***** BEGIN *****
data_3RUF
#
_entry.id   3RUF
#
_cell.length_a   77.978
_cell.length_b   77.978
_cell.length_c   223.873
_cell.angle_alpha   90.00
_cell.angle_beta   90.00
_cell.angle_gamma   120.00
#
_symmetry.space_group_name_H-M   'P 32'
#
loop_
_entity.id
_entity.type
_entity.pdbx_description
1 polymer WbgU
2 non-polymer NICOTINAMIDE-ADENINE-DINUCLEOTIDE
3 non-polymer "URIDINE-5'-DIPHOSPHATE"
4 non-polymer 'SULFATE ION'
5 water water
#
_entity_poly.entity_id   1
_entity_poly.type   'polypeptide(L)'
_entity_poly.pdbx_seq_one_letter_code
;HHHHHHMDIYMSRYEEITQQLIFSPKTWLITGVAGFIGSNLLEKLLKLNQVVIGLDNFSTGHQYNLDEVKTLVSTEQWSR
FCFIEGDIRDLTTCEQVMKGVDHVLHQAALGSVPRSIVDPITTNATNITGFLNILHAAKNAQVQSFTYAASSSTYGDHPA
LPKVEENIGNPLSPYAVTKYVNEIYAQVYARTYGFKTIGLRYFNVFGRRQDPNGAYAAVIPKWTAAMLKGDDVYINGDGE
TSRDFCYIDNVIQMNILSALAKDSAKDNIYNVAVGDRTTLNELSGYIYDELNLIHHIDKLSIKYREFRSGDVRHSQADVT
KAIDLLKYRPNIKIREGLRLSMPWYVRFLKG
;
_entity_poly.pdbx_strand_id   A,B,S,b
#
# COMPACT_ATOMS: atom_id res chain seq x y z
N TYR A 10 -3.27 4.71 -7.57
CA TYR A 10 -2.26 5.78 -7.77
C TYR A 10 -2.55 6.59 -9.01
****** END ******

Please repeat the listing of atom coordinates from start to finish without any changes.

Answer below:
data_3RUF
#
_entry.id   3RUF
#
_cell.length_a   77.978
_cell.length_b   77.978
_cell.length_c   223.873
_cell.angle_alpha   90.00
_cell.angle_beta   90.00
_cell.angle_gamma   120.00
#
_symmetry.space_group_name_H-M   'P 32'
#
loop_
_entity.id
_entity.type
_entity.pdbx_description
1 polymer WbgU
2 non-polymer NICOTINAMIDE-ADENINE-DINUCLEOTIDE
3 non-polymer "URIDINE-5'-DIPHOSPHATE"
4 non-polymer 'SULFATE ION'
5 water water
#
_entity_poly.entity_id   1
_entity_poly.type   'polypeptide(L)'
_entity_poly.pdbx_seq_one_letter_code
;HHHHHHMDIYMSRYEEITQQLIFSPKTWLITGVAGFIGSNLLEKLLKLNQVVIGLDNFSTGHQYNLDEVKTLVSTEQWSR
FCFIEGDIRDLTTCEQVMKGVDHVLHQAALGSVPRSIVDPITTNATNITGFLNILHAAKNAQVQSFTYAASSSTYGDHPA
LPKVEENIGNPLSPYAVTKYVNEIYAQVYARTYGFKTIGLRYFNVFGRRQDPNGAYAAVIPKWTAAMLKGDDVYINGDGE
TSRDFCYIDNVIQMNILSALAKDSAKDNIYNVAVGDRTTLNELSGYIYDELNLIHHIDKLSIKYREFRSGDVRHSQADVT
KAIDLLKYRPNIKIREGLRLSMPWYVRFLKG
;
_entity_poly.pdbx_strand_id   A,B,S,b
#
# COMPACT_ATOMS: atom_id res chain seq x y z
N TYR A 10 -3.27 4.71 -7.57
CA TYR A 10 -2.26 5.78 -7.77
C TYR A 10 -2.55 6.59 -9.01